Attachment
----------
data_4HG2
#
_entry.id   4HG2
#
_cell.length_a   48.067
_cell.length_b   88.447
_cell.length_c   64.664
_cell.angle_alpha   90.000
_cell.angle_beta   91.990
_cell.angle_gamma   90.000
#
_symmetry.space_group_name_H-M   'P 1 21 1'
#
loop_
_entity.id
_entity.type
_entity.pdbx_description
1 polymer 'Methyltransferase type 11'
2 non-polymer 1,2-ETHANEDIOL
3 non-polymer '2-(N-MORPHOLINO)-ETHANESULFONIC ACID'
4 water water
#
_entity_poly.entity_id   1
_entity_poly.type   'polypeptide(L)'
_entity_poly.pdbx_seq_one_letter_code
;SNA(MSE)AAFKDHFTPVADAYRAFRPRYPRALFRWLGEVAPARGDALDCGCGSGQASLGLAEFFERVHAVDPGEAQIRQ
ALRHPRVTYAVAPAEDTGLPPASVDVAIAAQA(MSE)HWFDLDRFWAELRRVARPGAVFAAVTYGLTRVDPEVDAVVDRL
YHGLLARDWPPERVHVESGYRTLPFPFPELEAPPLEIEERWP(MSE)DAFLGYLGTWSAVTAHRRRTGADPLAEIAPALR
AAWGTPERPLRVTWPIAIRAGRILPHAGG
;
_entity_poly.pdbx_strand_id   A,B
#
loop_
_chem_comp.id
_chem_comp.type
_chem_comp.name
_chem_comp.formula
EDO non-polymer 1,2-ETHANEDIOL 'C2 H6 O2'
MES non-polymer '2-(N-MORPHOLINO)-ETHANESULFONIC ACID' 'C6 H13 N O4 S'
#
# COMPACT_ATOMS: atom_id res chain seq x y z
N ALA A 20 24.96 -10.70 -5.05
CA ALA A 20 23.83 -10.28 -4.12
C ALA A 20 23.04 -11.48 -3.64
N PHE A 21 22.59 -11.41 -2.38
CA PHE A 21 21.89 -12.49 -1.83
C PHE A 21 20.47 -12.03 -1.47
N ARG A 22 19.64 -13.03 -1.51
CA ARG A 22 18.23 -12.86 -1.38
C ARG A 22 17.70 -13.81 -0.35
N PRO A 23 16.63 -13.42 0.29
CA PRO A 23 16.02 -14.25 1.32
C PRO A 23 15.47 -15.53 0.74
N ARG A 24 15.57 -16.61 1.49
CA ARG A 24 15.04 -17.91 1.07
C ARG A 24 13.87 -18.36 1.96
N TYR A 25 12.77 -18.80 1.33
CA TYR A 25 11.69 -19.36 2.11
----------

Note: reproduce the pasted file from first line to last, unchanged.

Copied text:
data_4HG2
#
_entry.id   4HG2
#
_cell.length_a   48.067
_cell.length_b   88.447
_cell.length_c   64.664
_cell.angle_alpha   90.000
_cell.angle_beta   91.990
_cell.angle_gamma   90.000
#
_symmetry.space_group_name_H-M   'P 1 21 1'
#
loop_
_entity.id
_entity.type
_entity.pdbx_description
1 polymer 'Methyltransferase type 11'
2 non-polymer 1,2-ETHANEDIOL
3 non-polymer '2-(N-MORPHOLINO)-ETHANESULFONIC ACID'
4 water water
#
_entity_poly.entity_id   1
_entity_poly.type   'polypeptide(L)'
_entity_poly.pdbx_seq_one_letter_code
;SNA(MSE)AAFKDHFTPVADAYRAFRPRYPRALFRWLGEVAPARGDALDCGCGSGQASLGLAEFFERVHAVDPGEAQIRQ
ALRHPRVTYAVAPAEDTGLPPASVDVAIAAQA(MSE)HWFDLDRFWAELRRVARPGAVFAAVTYGLTRVDPEVDAVVDRL
YHGLLARDWPPERVHVESGYRTLPFPFPELEAPPLEIEERWP(MSE)DAFLGYLGTWSAVTAHRRRTGADPLAEIAPALR
AAWGTPERPLRVTWPIAIRAGRILPHAGG
;
_entity_poly.pdbx_strand_id   A,B
#
loop_
_chem_comp.id
_chem_comp.type
_chem_comp.name
_chem_comp.formula
EDO non-polymer 1,2-ETHANEDIOL 'C2 H6 O2'
MES non-polymer '2-(N-MORPHOLINO)-ETHANESULFONIC ACID' 'C6 H13 N O4 S'
#
# COMPACT_ATOMS: atom_id res chain seq x y z
N ALA A 20 24.96 -10.70 -5.05
CA ALA A 20 23.83 -10.28 -4.12
C ALA A 20 23.04 -11.48 -3.64
N PHE A 21 22.59 -11.41 -2.38
CA PHE A 21 21.89 -12.49 -1.83
C PHE A 21 20.47 -12.03 -1.47
N ARG A 22 19.64 -13.03 -1.51
CA ARG A 22 18.23 -12.86 -1.38
C ARG A 22 17.70 -13.81 -0.35
N PRO A 23 16.63 -13.42 0.29
CA PRO A 23 16.02 -14.25 1.32
C PRO A 23 15.47 -15.53 0.74
N ARG A 24 15.57 -16.61 1.49
CA ARG A 24 15.04 -17.91 1.07
C ARG A 24 13.87 -18.36 1.96
N TYR A 25 12.77 -18.80 1.33
CA TYR A 25 11.69 -19.36 2.11